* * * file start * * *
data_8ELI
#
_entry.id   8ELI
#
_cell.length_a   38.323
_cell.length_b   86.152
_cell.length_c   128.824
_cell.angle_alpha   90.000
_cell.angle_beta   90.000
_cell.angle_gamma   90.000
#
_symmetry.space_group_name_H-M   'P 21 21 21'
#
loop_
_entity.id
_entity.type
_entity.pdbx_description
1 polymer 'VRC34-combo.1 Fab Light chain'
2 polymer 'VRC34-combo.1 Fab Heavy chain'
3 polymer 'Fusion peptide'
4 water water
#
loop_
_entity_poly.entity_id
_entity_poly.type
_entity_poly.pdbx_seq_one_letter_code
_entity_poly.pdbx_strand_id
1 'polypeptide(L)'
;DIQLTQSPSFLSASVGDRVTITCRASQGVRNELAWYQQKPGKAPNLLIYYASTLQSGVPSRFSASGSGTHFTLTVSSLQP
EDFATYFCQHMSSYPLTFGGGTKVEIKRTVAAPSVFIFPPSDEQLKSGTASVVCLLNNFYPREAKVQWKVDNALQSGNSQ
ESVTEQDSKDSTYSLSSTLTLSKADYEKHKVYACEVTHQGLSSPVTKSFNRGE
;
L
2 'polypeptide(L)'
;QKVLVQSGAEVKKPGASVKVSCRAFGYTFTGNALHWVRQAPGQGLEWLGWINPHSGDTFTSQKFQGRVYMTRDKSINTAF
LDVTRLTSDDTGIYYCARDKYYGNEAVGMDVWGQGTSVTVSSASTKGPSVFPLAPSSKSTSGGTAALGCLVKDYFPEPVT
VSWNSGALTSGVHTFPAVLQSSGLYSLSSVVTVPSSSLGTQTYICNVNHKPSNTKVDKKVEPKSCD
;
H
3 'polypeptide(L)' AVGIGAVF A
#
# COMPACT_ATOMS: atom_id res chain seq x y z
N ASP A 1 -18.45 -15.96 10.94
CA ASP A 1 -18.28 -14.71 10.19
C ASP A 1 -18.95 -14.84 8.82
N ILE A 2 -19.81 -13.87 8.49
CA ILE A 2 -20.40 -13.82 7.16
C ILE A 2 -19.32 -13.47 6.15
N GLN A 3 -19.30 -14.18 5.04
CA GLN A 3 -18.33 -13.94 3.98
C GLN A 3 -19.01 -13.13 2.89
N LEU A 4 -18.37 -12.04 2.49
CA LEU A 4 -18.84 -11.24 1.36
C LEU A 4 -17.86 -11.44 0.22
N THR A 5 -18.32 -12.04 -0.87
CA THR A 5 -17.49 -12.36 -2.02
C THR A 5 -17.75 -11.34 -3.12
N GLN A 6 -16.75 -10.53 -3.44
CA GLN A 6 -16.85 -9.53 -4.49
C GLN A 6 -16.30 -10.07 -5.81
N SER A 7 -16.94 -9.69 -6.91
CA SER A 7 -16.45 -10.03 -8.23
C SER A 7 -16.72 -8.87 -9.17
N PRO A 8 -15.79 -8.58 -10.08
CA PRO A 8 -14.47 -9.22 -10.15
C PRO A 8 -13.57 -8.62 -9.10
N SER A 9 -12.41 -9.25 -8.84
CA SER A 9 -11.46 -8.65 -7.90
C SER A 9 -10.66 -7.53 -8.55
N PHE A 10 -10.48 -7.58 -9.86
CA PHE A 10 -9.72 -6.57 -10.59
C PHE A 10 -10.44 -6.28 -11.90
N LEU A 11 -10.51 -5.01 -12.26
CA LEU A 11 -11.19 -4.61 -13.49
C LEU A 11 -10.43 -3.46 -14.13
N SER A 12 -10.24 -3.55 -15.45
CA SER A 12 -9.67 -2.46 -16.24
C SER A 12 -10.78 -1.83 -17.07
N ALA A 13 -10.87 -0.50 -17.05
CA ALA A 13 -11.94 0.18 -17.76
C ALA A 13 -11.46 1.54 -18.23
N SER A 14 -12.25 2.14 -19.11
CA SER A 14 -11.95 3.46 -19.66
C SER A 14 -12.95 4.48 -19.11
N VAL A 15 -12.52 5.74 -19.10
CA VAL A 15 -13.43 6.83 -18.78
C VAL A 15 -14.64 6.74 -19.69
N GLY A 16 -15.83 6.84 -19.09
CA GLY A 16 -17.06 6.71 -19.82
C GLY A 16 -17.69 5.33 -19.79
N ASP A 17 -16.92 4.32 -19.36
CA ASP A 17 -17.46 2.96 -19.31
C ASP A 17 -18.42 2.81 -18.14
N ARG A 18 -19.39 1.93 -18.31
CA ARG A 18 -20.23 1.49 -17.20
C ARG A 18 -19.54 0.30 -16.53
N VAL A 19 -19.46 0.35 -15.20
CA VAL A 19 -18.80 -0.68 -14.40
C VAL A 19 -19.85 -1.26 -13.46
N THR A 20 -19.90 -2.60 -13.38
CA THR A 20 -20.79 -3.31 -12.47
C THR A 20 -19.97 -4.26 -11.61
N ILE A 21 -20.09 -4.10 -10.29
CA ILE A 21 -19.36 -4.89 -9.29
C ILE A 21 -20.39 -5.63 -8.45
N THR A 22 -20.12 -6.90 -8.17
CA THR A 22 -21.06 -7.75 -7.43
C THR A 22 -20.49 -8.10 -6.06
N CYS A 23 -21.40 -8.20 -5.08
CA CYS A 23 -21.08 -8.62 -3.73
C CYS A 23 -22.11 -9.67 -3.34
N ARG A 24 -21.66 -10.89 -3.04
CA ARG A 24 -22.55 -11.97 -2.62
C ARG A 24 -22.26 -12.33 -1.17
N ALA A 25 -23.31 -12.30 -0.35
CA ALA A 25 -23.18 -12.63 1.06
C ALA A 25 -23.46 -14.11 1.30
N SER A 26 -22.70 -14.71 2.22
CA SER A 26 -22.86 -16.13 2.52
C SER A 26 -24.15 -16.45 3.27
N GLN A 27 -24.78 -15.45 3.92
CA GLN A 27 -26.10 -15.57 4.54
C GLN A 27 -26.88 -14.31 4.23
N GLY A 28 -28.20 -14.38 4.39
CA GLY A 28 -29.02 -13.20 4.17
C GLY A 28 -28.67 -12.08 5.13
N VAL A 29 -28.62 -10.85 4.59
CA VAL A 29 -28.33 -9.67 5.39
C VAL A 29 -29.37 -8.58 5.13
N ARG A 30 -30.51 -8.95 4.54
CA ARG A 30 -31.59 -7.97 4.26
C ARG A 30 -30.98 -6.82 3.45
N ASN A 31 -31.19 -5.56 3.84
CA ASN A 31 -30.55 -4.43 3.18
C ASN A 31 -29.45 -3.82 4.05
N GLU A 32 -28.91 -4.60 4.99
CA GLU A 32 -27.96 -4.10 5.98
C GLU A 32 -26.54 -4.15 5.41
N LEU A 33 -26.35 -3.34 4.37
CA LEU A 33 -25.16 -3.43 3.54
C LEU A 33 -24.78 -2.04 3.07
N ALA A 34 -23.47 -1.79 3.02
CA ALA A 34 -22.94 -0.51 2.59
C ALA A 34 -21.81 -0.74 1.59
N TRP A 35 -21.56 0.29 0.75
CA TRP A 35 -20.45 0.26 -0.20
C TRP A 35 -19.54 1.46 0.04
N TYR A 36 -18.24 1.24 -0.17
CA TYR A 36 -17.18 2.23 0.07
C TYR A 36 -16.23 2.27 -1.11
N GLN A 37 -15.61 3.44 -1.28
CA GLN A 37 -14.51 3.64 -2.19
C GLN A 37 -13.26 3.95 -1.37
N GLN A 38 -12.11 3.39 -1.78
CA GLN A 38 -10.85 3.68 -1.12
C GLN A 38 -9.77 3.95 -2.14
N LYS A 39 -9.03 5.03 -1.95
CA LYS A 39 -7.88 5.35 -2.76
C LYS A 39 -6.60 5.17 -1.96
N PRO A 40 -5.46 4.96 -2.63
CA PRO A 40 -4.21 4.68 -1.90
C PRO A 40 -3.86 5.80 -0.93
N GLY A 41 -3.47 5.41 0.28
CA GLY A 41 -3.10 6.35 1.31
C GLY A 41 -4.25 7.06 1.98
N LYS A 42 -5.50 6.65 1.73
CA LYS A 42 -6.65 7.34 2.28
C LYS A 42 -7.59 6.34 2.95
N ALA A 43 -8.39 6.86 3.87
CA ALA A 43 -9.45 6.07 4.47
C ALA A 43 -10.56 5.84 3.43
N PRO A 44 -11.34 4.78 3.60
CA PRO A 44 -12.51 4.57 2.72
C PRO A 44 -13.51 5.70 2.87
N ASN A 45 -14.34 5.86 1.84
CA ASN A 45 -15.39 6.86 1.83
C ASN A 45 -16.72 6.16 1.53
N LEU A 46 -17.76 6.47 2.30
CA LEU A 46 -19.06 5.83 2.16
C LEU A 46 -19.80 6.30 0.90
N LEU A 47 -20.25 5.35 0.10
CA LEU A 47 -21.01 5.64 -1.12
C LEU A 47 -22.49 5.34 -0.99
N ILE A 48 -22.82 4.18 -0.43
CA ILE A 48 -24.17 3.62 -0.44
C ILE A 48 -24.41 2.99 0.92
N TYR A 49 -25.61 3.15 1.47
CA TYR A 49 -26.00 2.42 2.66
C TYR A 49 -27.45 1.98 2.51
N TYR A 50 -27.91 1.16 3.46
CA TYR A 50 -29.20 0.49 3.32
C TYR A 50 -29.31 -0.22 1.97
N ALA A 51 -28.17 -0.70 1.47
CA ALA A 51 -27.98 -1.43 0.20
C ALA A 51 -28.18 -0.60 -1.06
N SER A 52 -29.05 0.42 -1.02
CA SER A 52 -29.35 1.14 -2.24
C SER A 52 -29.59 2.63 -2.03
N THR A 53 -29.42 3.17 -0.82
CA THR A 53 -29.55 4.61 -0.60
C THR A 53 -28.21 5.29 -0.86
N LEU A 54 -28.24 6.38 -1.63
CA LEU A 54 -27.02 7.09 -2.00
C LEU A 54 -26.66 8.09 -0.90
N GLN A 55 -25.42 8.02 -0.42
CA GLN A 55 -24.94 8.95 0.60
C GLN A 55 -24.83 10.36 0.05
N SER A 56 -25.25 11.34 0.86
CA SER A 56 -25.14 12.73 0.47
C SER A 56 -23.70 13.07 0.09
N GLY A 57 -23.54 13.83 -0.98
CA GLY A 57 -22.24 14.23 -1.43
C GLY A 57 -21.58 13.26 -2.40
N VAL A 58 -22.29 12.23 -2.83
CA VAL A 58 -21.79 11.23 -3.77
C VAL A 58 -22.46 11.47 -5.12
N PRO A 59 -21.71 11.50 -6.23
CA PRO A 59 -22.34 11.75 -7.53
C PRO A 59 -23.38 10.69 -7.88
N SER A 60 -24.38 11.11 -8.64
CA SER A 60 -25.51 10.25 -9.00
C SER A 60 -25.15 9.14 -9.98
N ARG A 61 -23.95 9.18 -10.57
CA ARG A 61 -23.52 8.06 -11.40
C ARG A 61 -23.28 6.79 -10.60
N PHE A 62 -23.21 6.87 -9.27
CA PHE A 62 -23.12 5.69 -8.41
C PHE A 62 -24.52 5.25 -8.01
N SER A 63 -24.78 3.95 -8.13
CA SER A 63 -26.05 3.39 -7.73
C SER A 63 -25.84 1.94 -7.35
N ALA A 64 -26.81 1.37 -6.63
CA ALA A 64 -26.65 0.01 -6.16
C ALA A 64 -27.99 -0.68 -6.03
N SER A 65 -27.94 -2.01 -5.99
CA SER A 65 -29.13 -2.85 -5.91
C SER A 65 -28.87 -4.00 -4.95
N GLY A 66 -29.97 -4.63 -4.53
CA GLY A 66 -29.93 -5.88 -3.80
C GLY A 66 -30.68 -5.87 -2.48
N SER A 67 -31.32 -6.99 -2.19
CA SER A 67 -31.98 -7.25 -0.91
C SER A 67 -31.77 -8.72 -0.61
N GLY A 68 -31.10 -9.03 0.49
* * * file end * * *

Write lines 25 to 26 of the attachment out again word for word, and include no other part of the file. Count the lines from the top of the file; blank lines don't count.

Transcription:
_entity_poly.type
_entity_poly.pdbx_seq_one_letter_code